Researchers discover new species of monkey – Popa langur is critically endangered


Just discovered – and almost disappeared from the scene again …

Scientists from Germany and Myanmar have described a previously unknown species of monkey. It is in acute danger of extinction!

The so-called Popa langur (one of the crested langurs) lives exclusively in the forests of central Myanmar, announced the German Primate Center (DPZ) in Leipzig on Wednesday.

Four isolated populations with a total of only 200 to 250 animals were found. The largest group is at home on Mount Popa.

Special characteristics of the monkeys: slim body, long tail, wild mane of hair.

“Urgent action must be taken to save this species from extinction,” demanded scientist Frank Momberg from the Burmese Institute Fauna & Flora International (FFI) in Yangon.



The primate species is believed to have existed for a million years, but has now been described for the first timePhoto: AFP PHOTO / GERMAN PRIMATE CENTER

► The researchers did not discover the first evidence of the existence of the new species in nature – but in the London Museum of Natural History. There they carried out genetic analyzes on historical crested langur specimens, which they compared with faecal samples from wild animals.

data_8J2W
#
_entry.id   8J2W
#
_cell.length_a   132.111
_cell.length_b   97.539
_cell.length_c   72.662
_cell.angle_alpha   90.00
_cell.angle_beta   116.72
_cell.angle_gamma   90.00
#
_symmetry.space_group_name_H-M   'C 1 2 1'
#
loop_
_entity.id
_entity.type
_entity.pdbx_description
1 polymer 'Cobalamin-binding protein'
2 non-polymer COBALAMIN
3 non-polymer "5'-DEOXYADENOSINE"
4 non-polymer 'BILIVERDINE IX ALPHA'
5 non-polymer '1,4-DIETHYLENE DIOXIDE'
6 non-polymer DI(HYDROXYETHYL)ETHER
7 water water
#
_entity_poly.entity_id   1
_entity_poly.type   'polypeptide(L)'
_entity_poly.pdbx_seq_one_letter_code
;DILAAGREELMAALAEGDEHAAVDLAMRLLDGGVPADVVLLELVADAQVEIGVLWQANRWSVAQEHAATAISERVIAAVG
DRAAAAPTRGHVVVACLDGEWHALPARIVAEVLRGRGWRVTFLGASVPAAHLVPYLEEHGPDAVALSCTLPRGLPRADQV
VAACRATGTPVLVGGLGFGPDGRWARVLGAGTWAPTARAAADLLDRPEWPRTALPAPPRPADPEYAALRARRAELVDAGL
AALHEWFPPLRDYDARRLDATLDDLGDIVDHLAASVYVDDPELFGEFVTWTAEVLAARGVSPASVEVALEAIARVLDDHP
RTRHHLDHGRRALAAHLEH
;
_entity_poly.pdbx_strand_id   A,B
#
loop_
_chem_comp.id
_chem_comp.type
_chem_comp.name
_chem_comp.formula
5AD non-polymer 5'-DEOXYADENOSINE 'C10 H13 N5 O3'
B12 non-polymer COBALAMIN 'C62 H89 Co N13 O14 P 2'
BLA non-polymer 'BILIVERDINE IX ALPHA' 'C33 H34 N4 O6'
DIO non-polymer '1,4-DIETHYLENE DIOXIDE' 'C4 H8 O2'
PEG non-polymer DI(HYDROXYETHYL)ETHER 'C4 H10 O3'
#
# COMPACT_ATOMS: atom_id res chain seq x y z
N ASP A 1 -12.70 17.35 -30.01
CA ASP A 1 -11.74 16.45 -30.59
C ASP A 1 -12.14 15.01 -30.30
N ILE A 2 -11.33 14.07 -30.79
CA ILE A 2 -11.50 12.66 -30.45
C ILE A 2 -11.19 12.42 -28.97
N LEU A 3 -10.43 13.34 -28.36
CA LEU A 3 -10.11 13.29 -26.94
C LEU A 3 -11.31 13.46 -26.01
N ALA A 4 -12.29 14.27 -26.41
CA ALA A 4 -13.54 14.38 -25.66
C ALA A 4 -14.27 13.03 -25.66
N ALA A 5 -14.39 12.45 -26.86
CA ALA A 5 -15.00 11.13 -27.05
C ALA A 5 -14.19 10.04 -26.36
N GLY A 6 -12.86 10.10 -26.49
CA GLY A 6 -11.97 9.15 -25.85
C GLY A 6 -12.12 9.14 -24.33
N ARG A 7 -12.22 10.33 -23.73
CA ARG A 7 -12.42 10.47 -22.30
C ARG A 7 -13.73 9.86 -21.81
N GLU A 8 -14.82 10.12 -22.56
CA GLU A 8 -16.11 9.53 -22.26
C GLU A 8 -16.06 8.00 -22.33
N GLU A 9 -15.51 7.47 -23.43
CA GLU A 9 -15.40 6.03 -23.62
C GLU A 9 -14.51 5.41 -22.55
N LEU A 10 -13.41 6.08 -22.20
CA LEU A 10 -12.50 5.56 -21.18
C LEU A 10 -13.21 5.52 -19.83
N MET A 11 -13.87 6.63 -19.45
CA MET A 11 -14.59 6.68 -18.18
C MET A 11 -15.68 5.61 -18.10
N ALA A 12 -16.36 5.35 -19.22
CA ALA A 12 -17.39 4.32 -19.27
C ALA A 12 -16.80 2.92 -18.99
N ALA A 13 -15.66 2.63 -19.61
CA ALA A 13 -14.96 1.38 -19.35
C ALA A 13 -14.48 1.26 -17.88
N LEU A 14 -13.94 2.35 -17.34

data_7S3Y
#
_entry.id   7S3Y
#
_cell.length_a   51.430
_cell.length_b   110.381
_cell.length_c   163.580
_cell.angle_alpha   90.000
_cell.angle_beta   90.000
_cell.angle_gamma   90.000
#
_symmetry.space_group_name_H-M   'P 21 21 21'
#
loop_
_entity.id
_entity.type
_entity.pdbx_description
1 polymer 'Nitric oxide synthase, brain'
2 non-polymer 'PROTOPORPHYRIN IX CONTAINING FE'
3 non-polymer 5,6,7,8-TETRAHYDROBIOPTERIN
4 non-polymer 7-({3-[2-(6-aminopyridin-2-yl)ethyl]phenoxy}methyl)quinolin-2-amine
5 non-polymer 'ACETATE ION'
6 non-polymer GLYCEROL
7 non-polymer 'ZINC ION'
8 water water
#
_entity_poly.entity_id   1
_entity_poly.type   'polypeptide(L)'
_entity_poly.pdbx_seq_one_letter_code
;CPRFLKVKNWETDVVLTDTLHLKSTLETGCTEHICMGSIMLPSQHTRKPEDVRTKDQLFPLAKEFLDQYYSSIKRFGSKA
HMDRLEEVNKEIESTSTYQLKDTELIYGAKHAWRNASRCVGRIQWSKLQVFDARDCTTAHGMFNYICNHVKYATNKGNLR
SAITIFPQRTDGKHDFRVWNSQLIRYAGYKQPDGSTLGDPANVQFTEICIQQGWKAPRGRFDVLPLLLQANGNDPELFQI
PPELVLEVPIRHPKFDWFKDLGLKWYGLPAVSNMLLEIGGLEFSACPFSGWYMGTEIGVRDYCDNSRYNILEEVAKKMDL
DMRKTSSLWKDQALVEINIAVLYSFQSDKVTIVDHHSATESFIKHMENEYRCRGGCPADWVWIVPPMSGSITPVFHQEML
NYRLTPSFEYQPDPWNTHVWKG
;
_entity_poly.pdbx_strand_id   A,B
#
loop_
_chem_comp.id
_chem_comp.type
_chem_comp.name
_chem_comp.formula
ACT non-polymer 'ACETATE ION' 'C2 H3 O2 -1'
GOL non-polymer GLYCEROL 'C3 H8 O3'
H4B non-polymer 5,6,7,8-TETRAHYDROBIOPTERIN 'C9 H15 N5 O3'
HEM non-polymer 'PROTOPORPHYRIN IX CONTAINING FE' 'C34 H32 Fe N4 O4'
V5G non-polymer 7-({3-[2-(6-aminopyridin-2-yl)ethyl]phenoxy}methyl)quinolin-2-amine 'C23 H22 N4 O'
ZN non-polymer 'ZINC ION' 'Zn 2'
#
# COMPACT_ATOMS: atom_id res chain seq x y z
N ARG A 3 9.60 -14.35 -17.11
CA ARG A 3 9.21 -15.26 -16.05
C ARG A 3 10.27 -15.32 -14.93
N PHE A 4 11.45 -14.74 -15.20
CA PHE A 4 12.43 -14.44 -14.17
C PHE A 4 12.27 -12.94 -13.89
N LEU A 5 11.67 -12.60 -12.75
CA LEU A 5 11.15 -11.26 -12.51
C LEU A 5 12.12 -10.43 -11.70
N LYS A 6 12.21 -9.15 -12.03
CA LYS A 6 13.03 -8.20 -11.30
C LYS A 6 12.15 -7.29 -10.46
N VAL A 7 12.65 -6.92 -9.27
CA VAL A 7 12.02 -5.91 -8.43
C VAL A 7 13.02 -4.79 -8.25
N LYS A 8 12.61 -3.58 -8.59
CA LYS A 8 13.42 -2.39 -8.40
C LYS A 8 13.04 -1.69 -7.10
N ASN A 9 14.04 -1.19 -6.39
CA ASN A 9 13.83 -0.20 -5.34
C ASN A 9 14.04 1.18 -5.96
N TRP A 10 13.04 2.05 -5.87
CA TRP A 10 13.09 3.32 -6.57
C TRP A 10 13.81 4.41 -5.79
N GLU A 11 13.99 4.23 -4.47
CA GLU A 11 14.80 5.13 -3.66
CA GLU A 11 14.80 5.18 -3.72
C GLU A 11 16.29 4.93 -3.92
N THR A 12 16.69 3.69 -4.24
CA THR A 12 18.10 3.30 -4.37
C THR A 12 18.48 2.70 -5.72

Both genetically and in terms of coat color, tail length and skull size, there are differences between the Popa langur and the related crested langur species, the scientists have now explained. The researchers from DPZ, the Göttingen Leibniz Institute for Primate Research and FFI published their findings in the journal “Zoological Research”, which appeared on Wednesday.

Comprehensive genetic studies on all 20 known crested langur species therefore also provided insight into the evolution of the species. The Popa langur split off from the other langurs about a million years ago, said the DPZ.

The crested langurs belong to the suborder of the dry-nosed primates, which differs from that of the wet-nosed primates. More than 20 primate species are threatened with extinction.

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